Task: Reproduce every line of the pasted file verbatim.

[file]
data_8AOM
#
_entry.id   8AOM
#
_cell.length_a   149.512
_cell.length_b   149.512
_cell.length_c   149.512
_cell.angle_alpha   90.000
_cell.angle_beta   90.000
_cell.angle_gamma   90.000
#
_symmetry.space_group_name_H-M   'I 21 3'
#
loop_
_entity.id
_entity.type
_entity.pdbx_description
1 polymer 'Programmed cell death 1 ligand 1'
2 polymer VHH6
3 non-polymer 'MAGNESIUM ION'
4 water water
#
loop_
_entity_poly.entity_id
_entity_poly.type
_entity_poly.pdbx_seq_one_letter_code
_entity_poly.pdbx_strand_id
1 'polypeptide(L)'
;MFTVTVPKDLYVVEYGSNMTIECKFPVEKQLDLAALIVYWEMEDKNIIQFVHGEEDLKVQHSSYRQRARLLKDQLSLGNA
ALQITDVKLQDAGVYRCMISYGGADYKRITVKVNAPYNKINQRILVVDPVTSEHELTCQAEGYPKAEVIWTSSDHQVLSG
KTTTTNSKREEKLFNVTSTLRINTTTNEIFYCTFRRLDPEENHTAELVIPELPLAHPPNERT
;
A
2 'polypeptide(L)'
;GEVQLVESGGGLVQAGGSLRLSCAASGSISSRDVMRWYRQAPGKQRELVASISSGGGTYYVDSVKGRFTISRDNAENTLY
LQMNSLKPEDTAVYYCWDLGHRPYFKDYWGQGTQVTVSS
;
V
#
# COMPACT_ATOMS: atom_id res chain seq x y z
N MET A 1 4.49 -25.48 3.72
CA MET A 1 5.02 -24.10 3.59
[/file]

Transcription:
data_8AOM
#
_entry.id   8AOM
#
_cell.length_a   149.512
_cell.length_b   149.512
_cell.length_c   149.512
_cell.angle_alpha   90.000
_cell.angle_beta   90.000
_cell.angle_gamma   90.000
#
_symmetry.space_group_name_H-M   'I 21 3'
#
loop_
_entity.id
_entity.type
_entity.pdbx_description
1 polymer 'Programmed cell death 1 ligand 1'
2 polymer VHH6
3 non-polymer 'MAGNESIUM ION'
4 water water
#
loop_
_entity_poly.entity_id
_entity_poly.type
_entity_poly.pdbx_seq_one_letter_code
_entity_poly.pdbx_strand_id
1 'polypeptide(L)'
;MFTVTVPKDLYVVEYGSNMTIECKFPVEKQLDLAALIVYWEMEDKNIIQFVHGEEDLKVQHSSYRQRARLLKDQLSLGNA
ALQITDVKLQDAGVYRCMISYGGADYKRITVKVNAPYNKINQRILVVDPVTSEHELTCQAEGYPKAEVIWTSSDHQVLSG
KTTTTNSKREEKLFNVTSTLRINTTTNEIFYCTFRRLDPEENHTAELVIPELPLAHPPNERT
;
A
2 'polypeptide(L)'
;GEVQLVESGGGLVQAGGSLRLSCAASGSISSRDVMRWYRQAPGKQRELVASISSGGGTYYVDSVKGRFTISRDNAENTLY
LQMNSLKPEDTAVYYCWDLGHRPYFKDYWGQGTQVTVSS
;
V
#
# COMPACT_ATOMS: atom_id res chain seq x y z
N MET A 1 4.49 -25.48 3.72
CA MET A 1 5.02 -24.10 3.59